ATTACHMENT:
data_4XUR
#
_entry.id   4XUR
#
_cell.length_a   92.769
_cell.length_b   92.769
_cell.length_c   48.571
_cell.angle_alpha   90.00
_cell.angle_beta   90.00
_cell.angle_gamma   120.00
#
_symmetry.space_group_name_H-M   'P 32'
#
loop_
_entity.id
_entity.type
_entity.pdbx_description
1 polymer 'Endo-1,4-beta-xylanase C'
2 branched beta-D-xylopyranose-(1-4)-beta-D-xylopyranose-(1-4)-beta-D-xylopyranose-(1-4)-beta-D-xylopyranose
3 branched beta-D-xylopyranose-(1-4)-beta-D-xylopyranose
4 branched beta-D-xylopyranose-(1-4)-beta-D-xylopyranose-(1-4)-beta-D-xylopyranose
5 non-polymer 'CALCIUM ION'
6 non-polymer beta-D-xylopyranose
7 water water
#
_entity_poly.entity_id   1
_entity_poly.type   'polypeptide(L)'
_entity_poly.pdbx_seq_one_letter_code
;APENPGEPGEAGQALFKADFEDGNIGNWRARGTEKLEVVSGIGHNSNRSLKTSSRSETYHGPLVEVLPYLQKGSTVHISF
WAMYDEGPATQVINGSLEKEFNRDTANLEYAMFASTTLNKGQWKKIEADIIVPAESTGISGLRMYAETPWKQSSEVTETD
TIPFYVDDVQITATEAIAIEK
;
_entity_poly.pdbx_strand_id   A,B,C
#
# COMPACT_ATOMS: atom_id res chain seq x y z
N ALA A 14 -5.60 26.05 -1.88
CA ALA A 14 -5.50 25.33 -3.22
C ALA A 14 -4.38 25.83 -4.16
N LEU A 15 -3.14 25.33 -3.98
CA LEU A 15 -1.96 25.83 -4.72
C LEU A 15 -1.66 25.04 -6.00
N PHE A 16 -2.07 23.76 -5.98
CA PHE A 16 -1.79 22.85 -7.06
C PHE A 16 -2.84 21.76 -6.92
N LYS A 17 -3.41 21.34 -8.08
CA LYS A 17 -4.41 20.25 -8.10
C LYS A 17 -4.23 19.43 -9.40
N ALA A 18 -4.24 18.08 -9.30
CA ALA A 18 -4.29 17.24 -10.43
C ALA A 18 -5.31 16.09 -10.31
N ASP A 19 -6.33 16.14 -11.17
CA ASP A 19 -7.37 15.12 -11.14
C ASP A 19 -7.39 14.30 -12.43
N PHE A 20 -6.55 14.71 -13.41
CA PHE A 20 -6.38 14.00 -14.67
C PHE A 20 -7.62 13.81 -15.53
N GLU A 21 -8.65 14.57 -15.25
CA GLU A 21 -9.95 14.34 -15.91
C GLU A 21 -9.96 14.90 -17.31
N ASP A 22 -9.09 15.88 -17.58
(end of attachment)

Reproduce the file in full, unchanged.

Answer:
data_4XUR
#
_entry.id   4XUR
#
_cell.length_a   92.769
_cell.length_b   92.769
_cell.length_c   48.571
_cell.angle_alpha   90.00
_cell.angle_beta   90.00
_cell.angle_gamma   120.00
#
_symmetry.space_group_name_H-M   'P 32'
#
loop_
_entity.id
_entity.type
_entity.pdbx_description
1 polymer 'Endo-1,4-beta-xylanase C'
2 branched beta-D-xylopyranose-(1-4)-beta-D-xylopyranose-(1-4)-beta-D-xylopyranose-(1-4)-beta-D-xylopyranose
3 branched beta-D-xylopyranose-(1-4)-beta-D-xylopyranose
4 branched beta-D-xylopyranose-(1-4)-beta-D-xylopyranose-(1-4)-beta-D-xylopyranose
5 non-polymer 'CALCIUM ION'
6 non-polymer beta-D-xylopyranose
7 water water
#
_entity_poly.entity_id   1
_entity_poly.type   'polypeptide(L)'
_entity_poly.pdbx_seq_one_letter_code
;APENPGEPGEAGQALFKADFEDGNIGNWRARGTEKLEVVSGIGHNSNRSLKTSSRSETYHGPLVEVLPYLQKGSTVHISF
WAMYDEGPATQVINGSLEKEFNRDTANLEYAMFASTTLNKGQWKKIEADIIVPAESTGISGLRMYAETPWKQSSEVTETD
TIPFYVDDVQITATEAIAIEK
;
_entity_poly.pdbx_strand_id   A,B,C
#
# COMPACT_ATOMS: atom_id res chain seq x y z
N ALA A 14 -5.60 26.05 -1.88
CA ALA A 14 -5.50 25.33 -3.22
C ALA A 14 -4.38 25.83 -4.16
N LEU A 15 -3.14 25.33 -3.98
CA LEU A 15 -1.96 25.83 -4.72
C LEU A 15 -1.66 25.04 -6.00
N PHE A 16 -2.07 23.76 -5.98
CA PHE A 16 -1.79 22.85 -7.06
C PHE A 16 -2.84 21.76 -6.92
N LYS A 17 -3.41 21.34 -8.08
CA LYS A 17 -4.41 20.25 -8.10
C LYS A 17 -4.23 19.43 -9.40
N ALA A 18 -4.24 18.08 -9.30
CA ALA A 18 -4.29 17.24 -10.43
C ALA A 18 -5.31 16.09 -10.31
N ASP A 19 -6.33 16.14 -11.17
CA ASP A 19 -7.37 15.12 -11.14
C ASP A 19 -7.39 14.30 -12.43
N PHE A 20 -6.55 14.71 -13.41
CA PHE A 20 -6.38 14.00 -14.67
C PHE A 20 -7.62 13.81 -15.53
N GLU A 21 -8.65 14.57 -15.25
CA GLU A 21 -9.95 14.34 -15.91
C GLU A 21 -9.96 14.90 -17.31
N ASP A 22 -9.09 15.88 -17.58